I passed some of the wild St James horses just near the hut, there were about 10-15 of them herding together in a patch of bush. These are descendants of ex farm animals released in the early 20th century to provide a supply of hardy animals for St James Station. It must be a hard life up here for them in winter as they sometimes get 3 meter snowfalls in this area .

Wild St James Horses
The start of the track is easy travel across expansive grasslands, this turns into a miserable rock grovel around the lower slopes of Mt Federation.
Heading towards Mt Federation

Faerie Queene
This is the end of the easy travel for the next hour or so: from this point the track precariously runs up and down the lower slopes of Mt Federation, you are never more than 100 meters from the river but because it is mostly swampy you cant walk on the river terraces.

Ada Homestead
There is Ada Homestead in the distance on the true left of the river, this used to be a working sheep and cattle station, I believe it is now DOC land and provides a link between the Spencer Mountains and St James Station.

The track from Waiau Pass joins the St James near Ada Homestead, often TaT walkers need to walk some distance up the Christopher valley to cross the river. I could see several easy points to cross the Christopher but then it has been a long dry summer.
Ada Homestead
Once around Mt Federation there is a 2 hour walk up the Henry River valley to contend with. Take LOT'S of water with you from Christopher/Anne Hut as this section is exposed, hot and bone dry: there is no potable water at all.

It is a massive valley, the far side at the mouth would be 5-6 km's away.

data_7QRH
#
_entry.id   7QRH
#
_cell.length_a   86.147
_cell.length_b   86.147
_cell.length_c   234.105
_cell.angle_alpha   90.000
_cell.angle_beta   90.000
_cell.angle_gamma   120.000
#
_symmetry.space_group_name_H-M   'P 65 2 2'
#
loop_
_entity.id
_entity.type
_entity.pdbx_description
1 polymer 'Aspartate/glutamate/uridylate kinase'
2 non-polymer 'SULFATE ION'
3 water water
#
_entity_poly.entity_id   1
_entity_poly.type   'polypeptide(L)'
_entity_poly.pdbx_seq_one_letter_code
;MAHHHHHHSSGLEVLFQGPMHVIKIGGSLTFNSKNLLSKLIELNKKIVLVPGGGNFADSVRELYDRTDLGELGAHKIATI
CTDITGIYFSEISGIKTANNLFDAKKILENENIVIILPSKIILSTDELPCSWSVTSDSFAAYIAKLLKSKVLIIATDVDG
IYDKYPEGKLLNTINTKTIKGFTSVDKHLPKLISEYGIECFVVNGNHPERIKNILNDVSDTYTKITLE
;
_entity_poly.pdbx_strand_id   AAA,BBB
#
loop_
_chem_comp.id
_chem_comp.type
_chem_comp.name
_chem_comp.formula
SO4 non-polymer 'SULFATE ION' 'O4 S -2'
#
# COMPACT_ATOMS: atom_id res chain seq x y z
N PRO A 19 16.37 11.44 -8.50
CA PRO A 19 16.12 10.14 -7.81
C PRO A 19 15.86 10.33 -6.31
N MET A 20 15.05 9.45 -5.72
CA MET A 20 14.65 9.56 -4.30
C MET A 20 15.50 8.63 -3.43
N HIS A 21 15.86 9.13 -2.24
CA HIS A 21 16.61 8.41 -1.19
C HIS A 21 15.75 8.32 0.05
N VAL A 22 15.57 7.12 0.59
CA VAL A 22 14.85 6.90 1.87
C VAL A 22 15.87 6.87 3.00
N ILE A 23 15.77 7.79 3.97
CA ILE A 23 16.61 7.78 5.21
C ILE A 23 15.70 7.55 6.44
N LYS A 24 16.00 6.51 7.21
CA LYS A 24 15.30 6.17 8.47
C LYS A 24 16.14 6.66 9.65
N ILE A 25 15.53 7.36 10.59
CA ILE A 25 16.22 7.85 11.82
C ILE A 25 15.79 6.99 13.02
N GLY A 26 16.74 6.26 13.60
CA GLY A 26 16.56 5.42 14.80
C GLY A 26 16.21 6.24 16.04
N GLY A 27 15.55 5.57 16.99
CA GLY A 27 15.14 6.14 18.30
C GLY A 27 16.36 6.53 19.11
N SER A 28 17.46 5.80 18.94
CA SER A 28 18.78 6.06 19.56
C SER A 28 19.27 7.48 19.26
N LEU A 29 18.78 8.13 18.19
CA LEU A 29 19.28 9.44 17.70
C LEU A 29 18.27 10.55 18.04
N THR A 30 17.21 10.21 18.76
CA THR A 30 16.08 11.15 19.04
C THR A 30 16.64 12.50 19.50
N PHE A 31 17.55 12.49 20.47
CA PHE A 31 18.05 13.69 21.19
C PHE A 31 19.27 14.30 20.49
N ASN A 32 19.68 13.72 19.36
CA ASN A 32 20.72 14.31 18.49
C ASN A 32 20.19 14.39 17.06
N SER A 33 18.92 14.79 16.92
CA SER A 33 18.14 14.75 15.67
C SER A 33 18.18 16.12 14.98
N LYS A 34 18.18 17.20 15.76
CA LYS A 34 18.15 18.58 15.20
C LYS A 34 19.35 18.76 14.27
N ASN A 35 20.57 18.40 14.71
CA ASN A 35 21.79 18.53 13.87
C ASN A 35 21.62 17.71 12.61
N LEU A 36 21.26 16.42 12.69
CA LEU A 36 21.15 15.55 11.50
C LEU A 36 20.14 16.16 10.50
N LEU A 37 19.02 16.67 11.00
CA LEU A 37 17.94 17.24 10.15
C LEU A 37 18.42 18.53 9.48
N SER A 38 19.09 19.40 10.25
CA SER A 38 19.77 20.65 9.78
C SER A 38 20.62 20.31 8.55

Track around Mt Federation

Hot and bothered (not in a good way)

Entering Henry River valley
Eventually you hook up with an old 4 W/D track half way up the valley, you follow this for most of the way to the hut and makes for much faster travel. Looking at the topo map, there appears to be a side track connecting the walkway with this 4 W/D track, but I didn't see it myself while walking there. If you can find it use it as it would probably save you 30-40 min's walking time.
Henry River valley
Eventually you reach the Henry Swing bridge, it was quite sporty as the wind had come up and it was swaying back and forth alarmingly. You need to cross this bridge as the 4 W/D ford further up the valley looked deep and swift: far better to play it safe here and follow the track instead.

Swing-bridge over the Henry River
After the swing-bridge you ascent one last hill on the 4 W/D track, it is then a 2 km trip across a plateau to Anne Hut sitting temptingly out on the open plain.

Anne Hut (2014), St James Conservation area


Anne Hut, detail of one of the bunkrooms

Anne Hut, the fire and bunkrooms

Anne Hut, living space, cooking bench


View down valley from Anne Hut
Look at that view, awesome!
I noted with interest that the hut was connected to the ground with massive concrete piles, which leads me to believe that it must be bloody windy up here sometimes. Also, they must get some shockingly deep snow as the plateau was probably at 800-900 meters in the middle of a plateau.

The hut is brand new (2012) the old Anne Hut burnt down: it is warm (well insulated), well appointed with a big wood shed (full) and multiple rainfall water tanks. Very nice.
View up valley from Anne Hut
As the day wore on various trampers turned up at the hut, all of them TaT walkers from other countries. Most of them had walked all the way from Caroline Bivy to Anne Hut that day: a distance of 30-40 km's! I was suitably impressed as my 25 km trip had left me totally stuffed, I don't know if I could have walked another 10-15 km's.

Eventually there were 14 of us in the hut and it made for a great atmosphere. We had Swiss, German, French, Australian, Canadian, Czech and New Zealand trampers there that night. I had several good conversations with people about tramping, New Zealand, their home countries & food (of course, always a good topic of conversation: bacon and cheese burgers, wedges and ice cold coke or beer:), steak was also popular).

Nightfall Anne Hut

Nightfall Anne Hut


So two full and interesting days of tramping  with 2 more to follow, the next section would take me from Anne Hut to Boyle Flat Hut and then out to Boyle Village.